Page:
“It will help soften his image,” Gilio told AQ. “The move will also help him attract part of the electorate that is more aligned with the center-left.”
The opinions of Argentines on the issue have also turned – something the president will have taken into consideration. A recent poll by Opina Argentina showed 44 percent of the population favors decriminalization of abortion, while 41 percent is against it. Support grows among the younger and wealthier – 49 percent of 18- to 29-year-olds, and 62 percent of higher-income respondents, are in favor of decriminalizing abortion.
“Abortion is an issue that’s helpful to (Macri’s political coalition) Cambiemos because it breaks down the opposition,” said Mercedes D’Alessandro, co-founder of Economía Feminista, an organization that seeks to raise awareness about gender inequality.
According to D’Alessandro, besides the political factors, the growing feminist movement in Argentina and the rise of global movements like #MeToo have also made it more difficult for politicians to ignore the demands of women’s rights groups.
“We’re seeing a boom in the feminist movement around the world, and it’s an issue that’s very present in the public agenda,” said D’Alessandro. “Cambiemos wants to be seen as a liberal government, and this is a liberal issue.”
In Argentina, the #NiUnaMenos feminist movement that rose in 2015 has been pushing the women’s rights agenda to center stage through demonstrations like the Women’s Strike and the Ni Una Menos march – with quantifiable success, said D’Alessandro.
“Last year, I wrote an article criticizing Macri’s State of the Nation speech because he mentioned the gender agenda only once,” said D’Alessandro. “This year, he talked about sexual education, abortion, the salary gap.”
Many Argentines are aware their president might be using the discussion of abortion rights to distract from issues that cast him in a less favorable light: 43 percent of the population believes Macri is using this debate for his own political purposes, a view Cufré shares.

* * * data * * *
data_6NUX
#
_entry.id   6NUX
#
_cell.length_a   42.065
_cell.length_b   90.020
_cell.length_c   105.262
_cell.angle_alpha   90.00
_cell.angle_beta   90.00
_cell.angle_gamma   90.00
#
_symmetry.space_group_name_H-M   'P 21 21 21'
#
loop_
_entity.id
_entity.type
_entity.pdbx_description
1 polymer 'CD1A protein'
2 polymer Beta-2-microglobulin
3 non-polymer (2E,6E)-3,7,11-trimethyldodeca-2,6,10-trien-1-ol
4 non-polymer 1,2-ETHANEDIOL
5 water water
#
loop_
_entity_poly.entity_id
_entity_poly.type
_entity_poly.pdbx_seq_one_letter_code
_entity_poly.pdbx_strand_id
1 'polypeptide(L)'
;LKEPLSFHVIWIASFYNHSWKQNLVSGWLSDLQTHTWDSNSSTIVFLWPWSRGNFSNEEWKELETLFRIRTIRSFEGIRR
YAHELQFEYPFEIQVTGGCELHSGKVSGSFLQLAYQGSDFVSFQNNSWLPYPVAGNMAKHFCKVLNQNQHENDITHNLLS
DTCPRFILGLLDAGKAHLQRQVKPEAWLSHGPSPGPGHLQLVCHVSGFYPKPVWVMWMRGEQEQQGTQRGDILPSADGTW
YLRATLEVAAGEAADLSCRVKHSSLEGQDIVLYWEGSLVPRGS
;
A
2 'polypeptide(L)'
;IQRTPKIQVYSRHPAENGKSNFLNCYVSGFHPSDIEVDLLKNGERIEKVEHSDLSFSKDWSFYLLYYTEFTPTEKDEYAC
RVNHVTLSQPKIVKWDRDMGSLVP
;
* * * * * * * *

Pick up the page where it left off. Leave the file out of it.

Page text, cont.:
“They’re using it as a smokescreen to cover everything else that’s happening – the layoffs, the pension reform, the salary negotiations with the unions,” said Cufré.
Whatever the political motivations behind Macri’s push, Cufré believes this discussion will have long-term, positive impact in securing women’s rights in Argentina.
“It gives me a lot of hope. We’ve been pushing for this day and night for years,” she told AQ.
Despite the momentum, D’Alessandro and Gilio believe it is unlikely for the bill to pass under the current legislative landscape. Only 37 percent of the members of the lower house are in favor of legalizing abortion, while 40 percent are against it, according to the Economía Feminista’s analysis. In the upper house the gap is even wider, with only 16 percent of senators in favor of the bill.
Nevertheless, D’Alessandro, like Cufré, believe that, whether the law passes or not, they’ve already achieved a victory of sorts.
“If Congress debates this issue, it’s going to be something historic for our country,” D’Alessandro said. “It’s going to be a very important reference for the rest of Latin America.”
He is an Argentine journalist based in Buenos Aires. Follow her on Twitter @LuciaWeiHe